Mamo #285: 2012 Unchained

Happy new year! Mamo casts its eyes back on the year 2012, the year in which the Avengers assembled, the Dark Knight rose, and the words “Mayan apocalypse” turned out to be referring to Taylor Kitsch’s career. The Matts give a broad survey of what worked, what didn’t work, and what were (in our wide and varied opinions) the best films of the year.

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Matthew Price

My list, for those that need the text:


Jiro Dreams of Sushi
Le Tableau
Moonrise Kingdom
Beasts of the Southern Wild
Robot and Frank
Far Out Isn’t Far Enough
Frances Ha
Great Expectations
In the House
Cloud Atlas
Not Fade Away
Django Unchained


The Bay
Spring Breakers
The Dark Knight Rises
The Hobbit
The Hunger Games
The Avengers
Snow White and the Huntsman


At any price


Bourne legacy



No Wuxia, Matthew Price?


[…] Added: Mamo has Matthew Brown and Matthew Price’s Top 10′s […]


Biggest Breakout Stars of 2012:
Channing Tatum
Jennifer Lawrence
Gordon Levitt
Ben Whishaw
Matthew Mc.

Sam Agro

Didn’t have a positive reaction to ParaNorman, myself, though it was visually striking. I found it far too preachy, and that always kills the movie for me. I thought there was some better animation this year.

Matt will not be surprised to learn that, in spite of it’s stunning visuals, Dark Knight Rises left me very cold. It has some great sequences, but it may actually be my least favourite of the Nolan Batman trilogy.

Glad to see you both included the much-maligned Prometheus on your lists. I liked, myself.

Matthew Price

I think in ParaNorman’s case I found it just preachy enough, given the subject. I can see your point, though. On the pure animation aspect the only thing I found more striking was my other pick, Le Tableau.

Matthew Fabb

I just managed to catch ParaNorman on the New Year’s Eve and also wasn’t crazy about the way it ended. It was still a decent movie and absolutely amazing visually, but I was hoping for the story to be better. Perhaps, I had set my expectations too high after it getting so much praise?

I personally liked Frankenweenie a lot better, but I remain a fan of Tim Burton (despite avoiding Dark Shadows). Stylistically, Frankenweenie wasn’t anything new, but typical Tim Burton style, but I happen to like that style a lot.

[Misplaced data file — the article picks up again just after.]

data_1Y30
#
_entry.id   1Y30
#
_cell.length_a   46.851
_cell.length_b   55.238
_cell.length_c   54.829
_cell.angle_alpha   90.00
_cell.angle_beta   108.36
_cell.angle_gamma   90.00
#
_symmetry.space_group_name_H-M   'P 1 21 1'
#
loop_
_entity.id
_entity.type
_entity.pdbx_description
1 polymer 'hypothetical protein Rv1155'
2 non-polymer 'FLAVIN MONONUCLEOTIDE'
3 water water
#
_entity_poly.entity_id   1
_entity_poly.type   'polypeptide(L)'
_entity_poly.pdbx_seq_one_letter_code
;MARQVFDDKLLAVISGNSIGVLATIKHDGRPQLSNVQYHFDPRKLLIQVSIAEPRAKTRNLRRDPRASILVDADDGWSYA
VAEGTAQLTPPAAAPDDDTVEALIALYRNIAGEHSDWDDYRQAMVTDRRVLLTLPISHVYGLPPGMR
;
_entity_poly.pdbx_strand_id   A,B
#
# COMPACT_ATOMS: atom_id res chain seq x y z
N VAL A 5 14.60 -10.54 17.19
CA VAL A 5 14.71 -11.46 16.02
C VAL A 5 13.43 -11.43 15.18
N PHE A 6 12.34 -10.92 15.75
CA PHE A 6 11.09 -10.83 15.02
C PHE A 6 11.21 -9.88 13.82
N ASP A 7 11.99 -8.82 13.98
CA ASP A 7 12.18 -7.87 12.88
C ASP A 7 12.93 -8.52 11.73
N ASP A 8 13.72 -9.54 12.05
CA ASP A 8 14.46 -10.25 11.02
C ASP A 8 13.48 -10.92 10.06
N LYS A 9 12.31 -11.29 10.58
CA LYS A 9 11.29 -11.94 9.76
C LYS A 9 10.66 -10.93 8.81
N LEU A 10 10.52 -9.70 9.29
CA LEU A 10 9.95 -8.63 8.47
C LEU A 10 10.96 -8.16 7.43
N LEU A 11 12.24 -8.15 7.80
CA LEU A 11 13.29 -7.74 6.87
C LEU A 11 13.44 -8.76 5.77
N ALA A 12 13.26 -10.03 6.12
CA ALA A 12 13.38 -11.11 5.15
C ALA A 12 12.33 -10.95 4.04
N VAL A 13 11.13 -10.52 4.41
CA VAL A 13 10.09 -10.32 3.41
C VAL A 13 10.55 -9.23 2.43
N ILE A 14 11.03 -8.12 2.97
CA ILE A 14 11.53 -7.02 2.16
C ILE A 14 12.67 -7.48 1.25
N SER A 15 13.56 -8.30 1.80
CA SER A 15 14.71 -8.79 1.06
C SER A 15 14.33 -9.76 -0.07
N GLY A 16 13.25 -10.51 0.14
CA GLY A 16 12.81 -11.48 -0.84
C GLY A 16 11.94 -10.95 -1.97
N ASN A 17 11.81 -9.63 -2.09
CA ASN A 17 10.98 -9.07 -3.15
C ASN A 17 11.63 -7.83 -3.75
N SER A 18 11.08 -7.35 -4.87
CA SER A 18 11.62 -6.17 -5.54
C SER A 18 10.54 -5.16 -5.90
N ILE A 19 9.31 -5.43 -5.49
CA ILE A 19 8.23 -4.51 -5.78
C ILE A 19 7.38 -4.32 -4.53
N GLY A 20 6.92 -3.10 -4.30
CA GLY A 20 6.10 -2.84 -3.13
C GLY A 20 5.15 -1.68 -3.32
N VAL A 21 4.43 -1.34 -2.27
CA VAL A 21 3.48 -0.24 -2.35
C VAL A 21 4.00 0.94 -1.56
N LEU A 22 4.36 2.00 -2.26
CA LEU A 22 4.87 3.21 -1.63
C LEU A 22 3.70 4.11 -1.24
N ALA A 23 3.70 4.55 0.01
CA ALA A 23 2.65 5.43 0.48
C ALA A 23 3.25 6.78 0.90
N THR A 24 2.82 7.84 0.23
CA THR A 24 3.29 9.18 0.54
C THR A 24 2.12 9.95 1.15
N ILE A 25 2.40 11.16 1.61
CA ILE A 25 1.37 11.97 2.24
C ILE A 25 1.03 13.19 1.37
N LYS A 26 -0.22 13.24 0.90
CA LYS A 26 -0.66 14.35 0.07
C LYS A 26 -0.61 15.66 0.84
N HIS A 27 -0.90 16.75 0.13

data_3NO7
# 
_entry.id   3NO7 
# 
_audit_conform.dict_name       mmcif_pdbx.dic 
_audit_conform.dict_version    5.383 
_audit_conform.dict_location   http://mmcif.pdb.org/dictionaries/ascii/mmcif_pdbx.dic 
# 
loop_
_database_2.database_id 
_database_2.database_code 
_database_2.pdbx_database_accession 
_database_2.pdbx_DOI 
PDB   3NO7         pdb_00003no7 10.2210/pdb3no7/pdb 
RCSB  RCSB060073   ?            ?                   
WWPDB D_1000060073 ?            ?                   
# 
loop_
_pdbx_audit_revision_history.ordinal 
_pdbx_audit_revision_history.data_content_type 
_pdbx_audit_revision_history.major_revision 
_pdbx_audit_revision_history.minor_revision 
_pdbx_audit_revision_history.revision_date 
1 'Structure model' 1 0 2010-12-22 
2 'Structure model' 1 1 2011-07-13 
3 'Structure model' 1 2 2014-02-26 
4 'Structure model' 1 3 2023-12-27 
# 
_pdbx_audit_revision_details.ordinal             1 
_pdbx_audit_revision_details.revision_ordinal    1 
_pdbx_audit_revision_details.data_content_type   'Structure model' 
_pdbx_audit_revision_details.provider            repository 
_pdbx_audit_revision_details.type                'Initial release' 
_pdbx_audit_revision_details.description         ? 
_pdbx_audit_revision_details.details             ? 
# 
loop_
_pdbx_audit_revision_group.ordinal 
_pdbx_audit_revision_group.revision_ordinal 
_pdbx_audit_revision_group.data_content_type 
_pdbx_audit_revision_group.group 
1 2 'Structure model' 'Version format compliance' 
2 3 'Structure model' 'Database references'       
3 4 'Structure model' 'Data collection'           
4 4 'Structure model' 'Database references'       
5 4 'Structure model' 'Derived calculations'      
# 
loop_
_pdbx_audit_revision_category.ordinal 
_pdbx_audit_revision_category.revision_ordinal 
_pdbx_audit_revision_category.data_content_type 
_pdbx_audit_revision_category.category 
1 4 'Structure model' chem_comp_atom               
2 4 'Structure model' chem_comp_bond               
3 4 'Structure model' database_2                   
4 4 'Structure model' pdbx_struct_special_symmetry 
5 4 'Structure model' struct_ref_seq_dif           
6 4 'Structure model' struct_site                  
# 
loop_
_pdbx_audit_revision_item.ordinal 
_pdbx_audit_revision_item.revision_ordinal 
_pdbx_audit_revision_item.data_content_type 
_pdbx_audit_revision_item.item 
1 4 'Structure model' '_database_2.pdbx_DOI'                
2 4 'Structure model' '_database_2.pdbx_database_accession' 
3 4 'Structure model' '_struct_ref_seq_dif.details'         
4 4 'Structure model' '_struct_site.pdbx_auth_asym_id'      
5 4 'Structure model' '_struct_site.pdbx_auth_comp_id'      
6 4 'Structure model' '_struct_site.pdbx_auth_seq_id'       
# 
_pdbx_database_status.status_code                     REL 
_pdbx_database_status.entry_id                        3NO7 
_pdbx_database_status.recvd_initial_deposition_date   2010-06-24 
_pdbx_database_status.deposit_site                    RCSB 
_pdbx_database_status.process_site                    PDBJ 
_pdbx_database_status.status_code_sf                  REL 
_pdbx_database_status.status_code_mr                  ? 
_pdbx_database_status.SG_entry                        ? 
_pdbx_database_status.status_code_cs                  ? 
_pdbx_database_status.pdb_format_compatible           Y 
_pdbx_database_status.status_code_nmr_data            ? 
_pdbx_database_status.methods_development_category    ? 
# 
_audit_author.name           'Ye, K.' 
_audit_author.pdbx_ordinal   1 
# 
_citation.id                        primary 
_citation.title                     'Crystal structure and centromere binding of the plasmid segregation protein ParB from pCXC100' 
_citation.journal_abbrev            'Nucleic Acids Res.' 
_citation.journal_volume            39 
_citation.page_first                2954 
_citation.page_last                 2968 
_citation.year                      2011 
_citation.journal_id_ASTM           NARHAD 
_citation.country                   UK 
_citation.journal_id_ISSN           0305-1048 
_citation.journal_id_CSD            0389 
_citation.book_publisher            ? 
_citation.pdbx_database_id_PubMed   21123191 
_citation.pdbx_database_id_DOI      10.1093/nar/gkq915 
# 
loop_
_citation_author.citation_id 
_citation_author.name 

Back to ParaNorman, with this movie and Coraline, the studio Laika has become quite the solid contender when to comes to stop-motion movies. I look forward to seeing what Laika does next (I think 2014 is when their next movie is set to come out).

Ky in Boston

Channing Tatum is 2012’s biggest winner.

I’m still waiting to see a couple of more films before I make my top ten list.

Matthew Fabb

My favorite movies of the year in no particular order:

Cloud Atlas
Cabin In The Woods
Shut Up And Play the Hits
Comic-Con Episode IV: A Fan’s Hope
Indie Game: The Movie
Cockneys Vs Zombies
The Hobbit
Much Ado About Nothing
The ABCs of Death

I don’t think I’ve ever put this many documentaries on my top movies before. All 3 docs hit a core nerve for me.

Never saw and have potential to make it onto my list as favorite movies from 2012:
Moonrise Kingdom
The Raid: Redemption
Chasing Ice
Robot & Frank
Django Unchained

Also on my list to see from both high to low art:
The Master
Iron Sky
Resident Evil: Retribution
Total Recall (I’m curious enough to at least want to see the first act before I pull the plug… also I hear despite the CGI, Toronto landmarks make a number of appearances)
Rec 3: Genesis
West of Memphis (I guess it has a wider release in January)

Biggest disappointment:
Dark Knight Rises
Probably not just 2012, but likely one of the biggest film disappointments for quite some time. I mean it’s up there with Indiana Jones and the Kingdom of the Crystal Skull and the Star Wars prequels, where I enjoy the earlier films so much but dislike the later film so very much. Christopher Nolan really “nuked the fridge” with his one.

On the flip side there is Prometheus, a beautifully mess of a movie. I plan on getting it on blu-ray, but like the last 2 Alien movies, it is both really good and bad. It’s disappointing that Ridley Scott couldn’t reach the heights he was going for (in my opinion but to each their own), but still managed to kickstart some interesting conversations and debates with his movie.

I disagree with Matthew Price about Cabin In the Woods not gaining anything from re-watching it. Mainly the last 3rd of the movie which is just so visually rich with so much happening on screen that it is hard to take it in all at once and each time I watch it, I pick up something that I missed previous times. I have a feeling that Cabin in the Woods will be the movie from 2012 that I re-watch the most further down the road.